As a child, Mothers Day was about making my mom the kinds of crayoned cards and beaded necklaces I now relish receiving from my own children. As a teenage and then adult daughter, it became about honoring my mother and grandmothers by visiting with them.
We would go out to New Jersey, where I grew up, to visit my mom on Mothers Day, and after she moved to Philadelphia, go there. As my own children arrived and travel became more demanding, it was one of those command performances that I secretly slightly resented.
Then my mom got sick with brain cancer when I was pregnant with my youngest, and I took the train to Philly every other week or so to see her and accompany her to doctors. When RockerChick was just two days old we rushed down as mom was about to be taken in to a neurosurgery.
I had to fight with the nurses to bring my newborn into her room. They were right, of course, that it presented a risk to the baby, but I wasn’t sure mom would survive the surgery and I needed to know she’d held Rockerchick, even once.
Mom did come out of that surgery and died seven months of arduous treatment later. My parents had been divorced for many years, and she died precisely a week after my father married his long-time girlfriend.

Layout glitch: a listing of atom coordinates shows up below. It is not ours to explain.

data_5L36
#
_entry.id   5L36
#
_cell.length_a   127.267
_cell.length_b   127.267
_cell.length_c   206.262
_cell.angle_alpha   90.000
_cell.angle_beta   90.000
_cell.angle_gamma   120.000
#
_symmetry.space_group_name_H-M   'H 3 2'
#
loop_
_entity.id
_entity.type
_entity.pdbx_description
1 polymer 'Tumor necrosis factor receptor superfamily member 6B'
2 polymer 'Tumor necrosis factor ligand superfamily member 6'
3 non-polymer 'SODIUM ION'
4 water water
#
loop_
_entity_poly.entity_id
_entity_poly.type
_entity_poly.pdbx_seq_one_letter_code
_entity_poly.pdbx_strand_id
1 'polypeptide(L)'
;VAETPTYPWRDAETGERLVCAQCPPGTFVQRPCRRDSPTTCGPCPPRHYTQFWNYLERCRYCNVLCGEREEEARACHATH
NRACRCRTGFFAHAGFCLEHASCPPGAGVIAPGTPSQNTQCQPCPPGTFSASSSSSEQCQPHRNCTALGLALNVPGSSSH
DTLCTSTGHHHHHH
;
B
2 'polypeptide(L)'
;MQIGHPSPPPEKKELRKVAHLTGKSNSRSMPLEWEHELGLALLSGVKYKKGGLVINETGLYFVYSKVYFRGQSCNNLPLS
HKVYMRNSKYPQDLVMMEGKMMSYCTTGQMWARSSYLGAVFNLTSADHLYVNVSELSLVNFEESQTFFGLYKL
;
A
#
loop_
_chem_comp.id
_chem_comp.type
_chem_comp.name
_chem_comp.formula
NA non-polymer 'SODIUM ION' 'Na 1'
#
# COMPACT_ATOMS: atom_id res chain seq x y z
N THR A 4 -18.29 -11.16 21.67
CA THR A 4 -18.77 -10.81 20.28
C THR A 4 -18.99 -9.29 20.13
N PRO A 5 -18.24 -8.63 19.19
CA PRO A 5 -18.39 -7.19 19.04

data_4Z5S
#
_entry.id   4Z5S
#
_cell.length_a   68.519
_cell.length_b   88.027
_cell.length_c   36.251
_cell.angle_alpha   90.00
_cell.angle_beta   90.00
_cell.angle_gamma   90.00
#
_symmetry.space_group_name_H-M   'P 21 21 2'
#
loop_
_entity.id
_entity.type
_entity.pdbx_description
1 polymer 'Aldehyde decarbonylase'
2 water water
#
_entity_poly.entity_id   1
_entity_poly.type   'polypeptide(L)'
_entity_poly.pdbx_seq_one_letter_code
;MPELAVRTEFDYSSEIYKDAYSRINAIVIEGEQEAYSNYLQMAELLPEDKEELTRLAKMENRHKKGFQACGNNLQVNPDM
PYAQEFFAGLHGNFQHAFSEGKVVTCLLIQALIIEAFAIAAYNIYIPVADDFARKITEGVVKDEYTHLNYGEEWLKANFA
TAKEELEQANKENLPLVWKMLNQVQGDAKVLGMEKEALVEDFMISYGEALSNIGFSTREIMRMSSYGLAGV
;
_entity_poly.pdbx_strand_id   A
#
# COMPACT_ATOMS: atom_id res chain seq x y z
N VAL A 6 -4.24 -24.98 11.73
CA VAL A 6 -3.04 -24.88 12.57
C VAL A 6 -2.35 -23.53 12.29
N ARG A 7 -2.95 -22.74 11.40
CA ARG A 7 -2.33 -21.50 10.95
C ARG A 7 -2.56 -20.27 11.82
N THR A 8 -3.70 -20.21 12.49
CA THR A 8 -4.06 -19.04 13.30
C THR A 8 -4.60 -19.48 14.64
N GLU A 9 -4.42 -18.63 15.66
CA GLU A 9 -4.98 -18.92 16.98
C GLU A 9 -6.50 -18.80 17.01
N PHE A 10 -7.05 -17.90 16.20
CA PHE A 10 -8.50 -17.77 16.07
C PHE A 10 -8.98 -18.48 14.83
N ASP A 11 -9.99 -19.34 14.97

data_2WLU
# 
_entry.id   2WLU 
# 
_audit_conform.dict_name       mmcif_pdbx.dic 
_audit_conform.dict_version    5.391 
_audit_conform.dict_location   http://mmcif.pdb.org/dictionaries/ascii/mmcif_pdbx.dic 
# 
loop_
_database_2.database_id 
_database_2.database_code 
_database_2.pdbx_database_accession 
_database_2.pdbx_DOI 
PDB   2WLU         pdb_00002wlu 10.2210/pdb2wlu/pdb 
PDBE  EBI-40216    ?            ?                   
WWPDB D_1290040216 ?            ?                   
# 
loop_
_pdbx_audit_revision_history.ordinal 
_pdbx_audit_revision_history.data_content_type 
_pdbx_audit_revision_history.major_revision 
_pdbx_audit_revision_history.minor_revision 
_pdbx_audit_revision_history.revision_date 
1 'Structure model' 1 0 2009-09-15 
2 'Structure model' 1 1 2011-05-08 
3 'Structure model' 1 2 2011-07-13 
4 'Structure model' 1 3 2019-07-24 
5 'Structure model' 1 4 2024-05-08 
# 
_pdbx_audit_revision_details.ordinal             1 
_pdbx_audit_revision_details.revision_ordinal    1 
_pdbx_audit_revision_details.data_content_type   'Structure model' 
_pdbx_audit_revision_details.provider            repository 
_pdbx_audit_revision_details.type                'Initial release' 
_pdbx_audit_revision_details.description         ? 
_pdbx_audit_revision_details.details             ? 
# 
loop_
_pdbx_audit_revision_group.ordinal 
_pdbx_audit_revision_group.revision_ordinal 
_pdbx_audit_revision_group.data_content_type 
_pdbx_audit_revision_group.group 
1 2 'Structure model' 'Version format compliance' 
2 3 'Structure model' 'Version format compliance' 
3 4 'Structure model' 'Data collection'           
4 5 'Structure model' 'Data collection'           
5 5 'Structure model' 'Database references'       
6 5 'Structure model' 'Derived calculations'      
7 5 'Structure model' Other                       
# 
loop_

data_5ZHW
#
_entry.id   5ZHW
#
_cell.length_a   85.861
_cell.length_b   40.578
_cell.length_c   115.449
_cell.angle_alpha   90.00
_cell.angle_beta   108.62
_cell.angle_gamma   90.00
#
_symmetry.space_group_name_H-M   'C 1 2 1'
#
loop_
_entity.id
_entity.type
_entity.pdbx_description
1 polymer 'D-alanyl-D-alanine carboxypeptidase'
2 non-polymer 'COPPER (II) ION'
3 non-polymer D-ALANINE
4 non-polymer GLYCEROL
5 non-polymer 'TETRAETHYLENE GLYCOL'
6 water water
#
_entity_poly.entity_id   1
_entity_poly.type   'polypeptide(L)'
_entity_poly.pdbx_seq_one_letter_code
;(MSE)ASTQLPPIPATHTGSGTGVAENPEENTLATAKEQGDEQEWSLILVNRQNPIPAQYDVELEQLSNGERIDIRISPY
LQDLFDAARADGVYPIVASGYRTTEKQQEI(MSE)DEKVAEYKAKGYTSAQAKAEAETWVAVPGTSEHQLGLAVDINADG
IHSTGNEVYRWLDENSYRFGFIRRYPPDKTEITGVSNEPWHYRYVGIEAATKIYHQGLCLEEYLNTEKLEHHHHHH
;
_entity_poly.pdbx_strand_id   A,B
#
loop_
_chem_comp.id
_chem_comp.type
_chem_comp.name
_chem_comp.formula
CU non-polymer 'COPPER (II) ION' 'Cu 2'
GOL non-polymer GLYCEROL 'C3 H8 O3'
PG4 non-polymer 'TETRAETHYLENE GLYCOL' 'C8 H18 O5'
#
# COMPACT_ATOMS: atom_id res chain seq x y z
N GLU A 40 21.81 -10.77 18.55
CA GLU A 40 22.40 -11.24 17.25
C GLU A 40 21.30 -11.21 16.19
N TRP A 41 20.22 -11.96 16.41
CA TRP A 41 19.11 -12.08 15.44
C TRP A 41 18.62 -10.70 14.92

The following May my father made clear that we were expected at his apartment for Mother’s Day, so off we dutifully went. He told me then that he’d like it if my children called his wife “grandma,” but it was just too soon. Far too soon. His wife (who I love and has come to be a loving grandmother to my children) has a family tradition of each woman bringing a small gift for every other, so that year and for several more I came home loaded down home with mugs and the like.
For years I wanted not to spend Mother’s Day with D’s extended family, but I didn’t feel brave enough or adult enough to disappoint my father.
Last year, though, finally, it was time. I sent my step-mother a lovely flower arrangement and we bought tickets for a Circle Line cruise around Manhattan – something I’d always wanted to do.
And this year Mothers Day was nearly perfect. I got to sleep in until 11 and was awakened with a call from my sister, our relationship made far stronger through our mother’s illness and death eight years ago now. My girls made me heart-shaped whole-wheat-strawberry-and-chocolate chip pancakes, and brought them to me in bed. Then we took a drive to a distant part of the city, a beach community deserted on this windy spring day. We played wiffle-kickball-baseball and then walked on the empty beach. Girlchik collected shells, Rockerchick wrote in the sand with a good piece of driftwood and Boychik sat with me on the rocky jetty, giving me long hugs throughout the day. On the way out we stopped in an art gallery and found a Turkish restaurant with great food, full of Russian families out for Mothers Day dinner. The kids also (mostly) heeded my request not to bicker — which was the best gift of all.
It has taken me a long time to make the internal transition to accepting that I am the mother in my family and what that means for my children and husband (and me). I am the gravitational force exerting pull on my children’s choices and moods whether I like it or not.
With my mother and grandmothers all passed on, now I am at the head of the maternal line.
And I’m finally accepting that Mothers Day is mine to claim.